That's a radical policy. There are 72 million Turks, nearly all Muslim, who will end up with the right to move to the UK if Turkey is allowed to join. Turkey is not historically a part of the West, so it will mean establishing a precedent of Western countries dissolving themselves in a federation with non-Western ones.
Why would Cameron want to do this? Liberals like Cameron see society as being made up of millions of autonomous wills. But how can a society of competing wills be harmoniously regulated? The answer of right-liberals is that the hidden hand of the free market can regulate our self-directed purposes for the overall good of society.
So there is a focus on Economic Man and his activities in the free market - as this is what is thought to successfully harmonise individual "freedom" (i.e. autonomy).
What becomes authoritative, as a principle of social administration, are market outcomes. Countries are governed as if they were companies.
So back to the right-liberal Cameron. His first reason for wanting Turkey to join the EU? He thinks it will be good for the economy:
I ask myself this: which European country grew at 11% at the start of this year? Which European country will be the second fastest growing economy in the world by 2017? Which country in Europe has more young people than any of the 27 countries of the European Union? Which country in Europe is our number one manufacturer of televisions and second only to China in the world in construction and in contracting?...
That is the first reason I am here today and it is why I have chosen to come to TOBB, right in the heart of the Turkish business community.
And who does Cameron think opposes Turkish membership? Again, he sees things along economic lines. He imagines that the opposition comes from "protectionists" who fear free trade:
Every generation has to make the argument for free trade all over again and this generation will be no different. As we build our economic relationship there are some who fear the growth of a country like Turkey, who want to retreat and cut themselves off from the rest of the world. They just don’t get it...
So let me tell you what we are going to do to beat the protectionists. We are going to work harder than ever before to break down those barriers to trade that still exist, to cut the global red tape, like by streamlining customs bureaucracy and to work towards completing the trade round that could add $170 billion to the world economy...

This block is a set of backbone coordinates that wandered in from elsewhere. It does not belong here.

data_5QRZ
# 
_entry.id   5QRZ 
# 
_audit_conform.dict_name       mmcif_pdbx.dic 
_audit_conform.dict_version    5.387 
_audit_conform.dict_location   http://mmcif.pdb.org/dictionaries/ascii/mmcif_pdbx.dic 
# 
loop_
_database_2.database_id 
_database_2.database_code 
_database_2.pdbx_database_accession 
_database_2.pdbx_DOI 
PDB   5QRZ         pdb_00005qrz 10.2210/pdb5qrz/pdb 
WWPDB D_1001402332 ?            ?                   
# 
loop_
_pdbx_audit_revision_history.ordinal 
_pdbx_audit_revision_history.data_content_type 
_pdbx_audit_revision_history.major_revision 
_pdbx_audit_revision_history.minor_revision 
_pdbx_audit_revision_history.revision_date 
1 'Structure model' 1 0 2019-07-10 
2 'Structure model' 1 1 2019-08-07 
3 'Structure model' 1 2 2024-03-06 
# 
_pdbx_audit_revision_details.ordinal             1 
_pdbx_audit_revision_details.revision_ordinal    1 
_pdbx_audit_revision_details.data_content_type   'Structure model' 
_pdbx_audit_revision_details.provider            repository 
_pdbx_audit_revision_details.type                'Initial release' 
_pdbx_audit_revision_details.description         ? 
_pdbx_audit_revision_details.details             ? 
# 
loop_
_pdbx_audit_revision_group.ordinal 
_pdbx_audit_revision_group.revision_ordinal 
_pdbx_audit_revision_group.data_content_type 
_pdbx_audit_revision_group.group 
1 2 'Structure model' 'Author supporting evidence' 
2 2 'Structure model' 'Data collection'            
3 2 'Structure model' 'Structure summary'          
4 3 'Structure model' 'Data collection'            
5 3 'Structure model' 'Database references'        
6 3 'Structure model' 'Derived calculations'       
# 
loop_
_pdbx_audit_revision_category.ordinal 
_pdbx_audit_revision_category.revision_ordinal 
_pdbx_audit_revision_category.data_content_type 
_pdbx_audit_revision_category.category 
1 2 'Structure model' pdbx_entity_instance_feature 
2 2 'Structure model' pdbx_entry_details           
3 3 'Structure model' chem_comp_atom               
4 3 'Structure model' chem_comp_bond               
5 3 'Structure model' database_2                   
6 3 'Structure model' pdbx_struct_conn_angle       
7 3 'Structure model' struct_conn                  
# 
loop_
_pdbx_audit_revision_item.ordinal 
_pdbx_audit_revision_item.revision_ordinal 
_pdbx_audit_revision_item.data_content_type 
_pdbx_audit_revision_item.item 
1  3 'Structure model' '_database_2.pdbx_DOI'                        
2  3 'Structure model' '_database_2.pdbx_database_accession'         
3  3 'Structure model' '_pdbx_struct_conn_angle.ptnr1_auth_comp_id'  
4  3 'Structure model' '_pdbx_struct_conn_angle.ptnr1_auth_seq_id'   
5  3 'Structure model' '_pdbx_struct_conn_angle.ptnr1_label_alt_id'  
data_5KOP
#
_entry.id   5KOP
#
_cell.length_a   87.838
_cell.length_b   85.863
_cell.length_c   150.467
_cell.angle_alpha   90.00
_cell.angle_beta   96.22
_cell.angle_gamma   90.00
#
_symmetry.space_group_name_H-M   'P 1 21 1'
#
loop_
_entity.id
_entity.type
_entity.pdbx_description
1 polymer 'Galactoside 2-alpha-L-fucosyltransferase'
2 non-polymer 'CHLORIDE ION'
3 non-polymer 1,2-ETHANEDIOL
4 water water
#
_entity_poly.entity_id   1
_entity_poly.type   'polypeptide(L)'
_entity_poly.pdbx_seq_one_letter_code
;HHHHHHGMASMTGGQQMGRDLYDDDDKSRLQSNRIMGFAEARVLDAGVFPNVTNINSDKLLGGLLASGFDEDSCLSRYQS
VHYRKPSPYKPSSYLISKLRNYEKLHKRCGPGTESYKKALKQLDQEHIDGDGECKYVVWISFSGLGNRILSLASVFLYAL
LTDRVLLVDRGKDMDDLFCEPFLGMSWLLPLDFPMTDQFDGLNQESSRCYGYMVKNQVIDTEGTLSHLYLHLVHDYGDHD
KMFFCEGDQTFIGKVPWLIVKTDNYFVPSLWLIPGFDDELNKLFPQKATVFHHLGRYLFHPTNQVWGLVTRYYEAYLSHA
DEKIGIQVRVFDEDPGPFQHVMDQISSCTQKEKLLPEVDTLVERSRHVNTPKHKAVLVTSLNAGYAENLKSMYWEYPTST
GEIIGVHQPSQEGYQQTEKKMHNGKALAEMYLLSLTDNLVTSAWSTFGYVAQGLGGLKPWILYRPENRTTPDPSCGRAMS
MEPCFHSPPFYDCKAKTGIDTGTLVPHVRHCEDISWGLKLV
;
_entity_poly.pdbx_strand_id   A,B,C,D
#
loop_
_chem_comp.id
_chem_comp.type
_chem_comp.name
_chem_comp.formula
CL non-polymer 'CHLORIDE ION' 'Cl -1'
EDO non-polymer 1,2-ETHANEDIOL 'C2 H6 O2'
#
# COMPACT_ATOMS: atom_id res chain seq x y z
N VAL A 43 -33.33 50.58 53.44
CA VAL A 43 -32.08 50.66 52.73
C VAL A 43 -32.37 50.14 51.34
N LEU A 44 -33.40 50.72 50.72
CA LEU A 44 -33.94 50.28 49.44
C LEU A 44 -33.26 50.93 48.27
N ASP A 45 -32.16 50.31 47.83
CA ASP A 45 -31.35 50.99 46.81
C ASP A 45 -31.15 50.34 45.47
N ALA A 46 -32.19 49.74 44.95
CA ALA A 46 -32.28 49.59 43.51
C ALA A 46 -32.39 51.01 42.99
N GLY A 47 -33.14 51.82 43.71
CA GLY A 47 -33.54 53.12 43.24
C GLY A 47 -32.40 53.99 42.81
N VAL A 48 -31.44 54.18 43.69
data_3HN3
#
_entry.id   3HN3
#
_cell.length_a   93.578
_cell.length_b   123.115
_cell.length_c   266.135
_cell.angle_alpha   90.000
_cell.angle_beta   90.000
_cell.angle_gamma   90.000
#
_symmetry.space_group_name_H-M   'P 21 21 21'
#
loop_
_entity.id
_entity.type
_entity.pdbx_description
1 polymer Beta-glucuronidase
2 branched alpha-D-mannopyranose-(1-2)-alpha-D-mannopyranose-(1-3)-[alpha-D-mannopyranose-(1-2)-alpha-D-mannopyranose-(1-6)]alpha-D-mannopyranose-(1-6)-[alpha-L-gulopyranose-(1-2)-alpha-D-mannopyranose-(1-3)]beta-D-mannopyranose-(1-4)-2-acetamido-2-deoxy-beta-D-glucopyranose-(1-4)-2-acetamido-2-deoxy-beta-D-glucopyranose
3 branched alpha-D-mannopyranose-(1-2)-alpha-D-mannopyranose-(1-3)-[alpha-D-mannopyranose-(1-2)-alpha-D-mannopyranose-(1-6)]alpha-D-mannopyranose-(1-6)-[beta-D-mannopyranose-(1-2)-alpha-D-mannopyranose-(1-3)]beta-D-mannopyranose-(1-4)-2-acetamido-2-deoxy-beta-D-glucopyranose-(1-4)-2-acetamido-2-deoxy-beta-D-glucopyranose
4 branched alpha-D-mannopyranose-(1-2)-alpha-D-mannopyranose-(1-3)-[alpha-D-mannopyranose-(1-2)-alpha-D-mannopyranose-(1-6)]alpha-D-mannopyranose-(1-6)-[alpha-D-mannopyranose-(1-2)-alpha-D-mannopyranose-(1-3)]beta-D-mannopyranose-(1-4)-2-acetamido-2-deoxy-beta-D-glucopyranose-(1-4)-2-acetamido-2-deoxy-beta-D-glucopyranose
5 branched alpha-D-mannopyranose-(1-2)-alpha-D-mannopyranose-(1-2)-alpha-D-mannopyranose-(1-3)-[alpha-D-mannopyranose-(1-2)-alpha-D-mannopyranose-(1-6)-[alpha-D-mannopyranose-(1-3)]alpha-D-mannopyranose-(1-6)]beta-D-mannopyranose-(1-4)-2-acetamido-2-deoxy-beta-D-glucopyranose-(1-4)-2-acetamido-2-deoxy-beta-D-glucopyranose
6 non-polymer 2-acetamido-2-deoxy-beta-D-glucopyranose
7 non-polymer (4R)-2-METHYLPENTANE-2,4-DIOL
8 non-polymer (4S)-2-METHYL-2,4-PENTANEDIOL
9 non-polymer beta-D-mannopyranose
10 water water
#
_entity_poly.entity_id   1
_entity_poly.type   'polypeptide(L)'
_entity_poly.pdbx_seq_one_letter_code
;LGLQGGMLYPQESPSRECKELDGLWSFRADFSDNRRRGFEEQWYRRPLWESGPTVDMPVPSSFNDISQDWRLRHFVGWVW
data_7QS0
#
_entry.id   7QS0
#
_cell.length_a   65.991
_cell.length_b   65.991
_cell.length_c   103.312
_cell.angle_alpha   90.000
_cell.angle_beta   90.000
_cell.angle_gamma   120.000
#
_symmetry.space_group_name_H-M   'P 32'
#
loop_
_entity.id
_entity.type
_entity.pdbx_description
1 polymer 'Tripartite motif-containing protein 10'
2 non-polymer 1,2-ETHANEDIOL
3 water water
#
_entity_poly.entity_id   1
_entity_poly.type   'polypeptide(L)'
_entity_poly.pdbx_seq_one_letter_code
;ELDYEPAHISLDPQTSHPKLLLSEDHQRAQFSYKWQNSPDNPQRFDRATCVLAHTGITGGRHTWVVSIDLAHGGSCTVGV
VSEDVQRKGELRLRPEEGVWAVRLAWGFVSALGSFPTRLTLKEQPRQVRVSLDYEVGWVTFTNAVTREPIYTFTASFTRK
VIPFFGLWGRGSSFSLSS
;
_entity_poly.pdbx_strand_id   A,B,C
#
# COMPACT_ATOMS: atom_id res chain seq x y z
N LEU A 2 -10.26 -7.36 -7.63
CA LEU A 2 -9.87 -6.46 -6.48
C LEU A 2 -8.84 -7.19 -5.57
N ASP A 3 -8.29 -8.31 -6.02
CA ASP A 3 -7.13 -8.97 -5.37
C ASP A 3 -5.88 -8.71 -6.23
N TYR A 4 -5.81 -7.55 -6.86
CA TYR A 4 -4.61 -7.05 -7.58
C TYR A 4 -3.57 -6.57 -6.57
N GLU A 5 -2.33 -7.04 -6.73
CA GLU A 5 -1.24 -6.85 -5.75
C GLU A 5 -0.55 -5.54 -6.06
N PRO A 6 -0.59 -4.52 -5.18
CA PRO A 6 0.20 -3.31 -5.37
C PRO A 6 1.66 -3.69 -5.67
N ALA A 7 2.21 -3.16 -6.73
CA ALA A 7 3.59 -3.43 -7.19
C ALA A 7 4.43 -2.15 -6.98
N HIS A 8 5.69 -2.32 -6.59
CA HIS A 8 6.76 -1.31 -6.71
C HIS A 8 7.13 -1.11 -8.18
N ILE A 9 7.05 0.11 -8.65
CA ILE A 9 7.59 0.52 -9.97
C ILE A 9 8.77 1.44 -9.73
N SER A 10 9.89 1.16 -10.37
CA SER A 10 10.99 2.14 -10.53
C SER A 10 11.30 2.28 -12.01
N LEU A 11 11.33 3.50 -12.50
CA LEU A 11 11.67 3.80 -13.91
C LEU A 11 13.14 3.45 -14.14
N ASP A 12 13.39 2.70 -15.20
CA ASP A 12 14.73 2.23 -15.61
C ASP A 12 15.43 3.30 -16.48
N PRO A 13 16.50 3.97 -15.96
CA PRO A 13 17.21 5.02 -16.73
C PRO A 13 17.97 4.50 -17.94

We are welcoming new business to Britain. And we are delighted that so many Turkish people are visiting, studying, and doing business so successfully in the United Kingdom.
Today the value of our trade is over $9 billion a year. I want us to double this over the next five years. We cannot let the protectionists win the argument.
He is blind to the idea that the UK might exist for purposes other than trade. Questions of culture, of religion, of tradition, of distinct nations of people - all these are reduced to possible impediments to free trade that must not be allowed to interfere with running society along "rational" market lines.
And so we get to see the passionate side of Cameron, the Cameron who is angered by the idea that pesky issues of culture and civilisation might get in the way of economic objectives:
it makes me angry that your progress towards EU membership can be frustrated in the way that it has been...
I will remain your strongest possible advocate for EU membership and for greater influence at the top table of European diplomacy. This is something I feel very strongly and very passionately about. Together I want us to pave the road from Ankara to Brussels.
At least Cameron has shown decisively, early in his Prime Ministership, that he is a radical right-liberal rather than a genuine conservative. This must surely make it clear to the base of the Conservative Party that they must either rebel against the party leadership or else leave and build up another party or another political movement.
I don't want to always be presenting the views of those who betray. So I'll finish by linking to someone I don't know much about, except that he is a Conservative Party MEP who has written a good reply to Cameron: If Turkey joins the EU, we should leave. Roger Helmer is proof that it's possible to have a background in business and still put national sovereignty first.